Carrots, Eyesight, and Radar

Speaking of information warfare…

I can’t find a primary source right now, but Google certainly asserts that carrots aren’t as good for your night vision as we’ve been taught.

During the Second World War, the Allies didn’t want the Germans to find out about radar (but see update). They needed a way to explain how RAF pilots could “see” in the dark. Someone came up with the story that the pilots had a diet high in carrots, and this allowed them to see in the dark…

*Update:* Propaganda, propaganda everywhere, and nary a drop to drink :-).

As with all stories, the truth is a little muddier. The Allies, Germans, and Russians all had radar before the war (as Jeff comments). However, for the usual political reasons, only the Allies developed it for tactical use, building a network of radar stations blanketing the coast. Intel from several sources, including the radar net, was relayed “within minutes” to fighter squadrons. This rapid use of intel, combined with a tight command and control structure, is what tipped the balance in favour of the Allies during the Battle of Britain; radar was a relatively small component of this system.

Germany had better technology at the start of the war, but failed to capitalise:

bq. Hitler and Göring disdained [radar] as a mainly defensive weapon. Besides, they harbored a deep mistrust of scientists and engineers. Interservice rivalries and the hidebound traditions of the officer corps also hampered progress. It was not until 1944 that an air defense system as effective as Dowding’s went into operation in Germany.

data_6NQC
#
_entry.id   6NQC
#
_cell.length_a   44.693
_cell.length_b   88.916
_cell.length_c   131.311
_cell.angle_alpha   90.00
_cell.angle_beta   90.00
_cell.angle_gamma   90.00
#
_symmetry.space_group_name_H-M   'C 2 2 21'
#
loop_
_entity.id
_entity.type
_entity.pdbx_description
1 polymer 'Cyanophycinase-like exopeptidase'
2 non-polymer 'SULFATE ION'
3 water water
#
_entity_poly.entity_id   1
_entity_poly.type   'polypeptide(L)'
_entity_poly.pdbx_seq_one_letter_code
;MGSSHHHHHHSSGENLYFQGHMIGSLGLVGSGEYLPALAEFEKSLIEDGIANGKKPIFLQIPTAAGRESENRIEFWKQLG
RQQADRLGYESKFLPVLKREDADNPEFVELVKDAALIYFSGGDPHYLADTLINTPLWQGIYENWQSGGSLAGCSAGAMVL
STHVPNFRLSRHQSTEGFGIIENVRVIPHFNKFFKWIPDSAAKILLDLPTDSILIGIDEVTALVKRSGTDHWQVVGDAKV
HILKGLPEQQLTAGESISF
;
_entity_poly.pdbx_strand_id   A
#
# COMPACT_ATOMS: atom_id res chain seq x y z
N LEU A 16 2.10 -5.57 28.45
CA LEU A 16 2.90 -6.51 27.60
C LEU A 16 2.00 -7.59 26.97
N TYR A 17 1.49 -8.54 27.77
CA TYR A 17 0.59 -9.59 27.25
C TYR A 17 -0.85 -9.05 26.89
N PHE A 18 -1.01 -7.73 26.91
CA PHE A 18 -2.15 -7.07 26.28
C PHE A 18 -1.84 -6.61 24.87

There are ironies in the situation, too. The Germans tried to determine the purpose of the giant radio towers on the British coast, but since German scientists had discounted HF as “useless for radar”, they never figured it out. On the other hand, the Allies lost far more planes than they should have during the late part of the war. The Germans had finally started using radar defensively, but the Brits continued to deny German radar capabilities, and sent unescorted bomber squadrons straight into German defensive radar…

The fact remains, however, that the whole carrot story was deliberate mis-information to protect the secret of the British use of radar…

Some more references:

* “A Radar History of World War II: Technical and Military Imperatives”: (actually a book review, not primary source material).
* “Deflating British Radar Myths of World War II”:

posted at 12:25 am on Monday, September 29, 2003 in Random Thoughts, Science and Technology | Comments (2)


  1. jok says:

    That’s total and complete hogwash. The Germans were heavily into radar before and during WWII.

  2. jok says:

    If you search for “carrots” you will see that it was a story concocted for fooling Brits, not Germans. There’s probably more to this story, but off to work I go…

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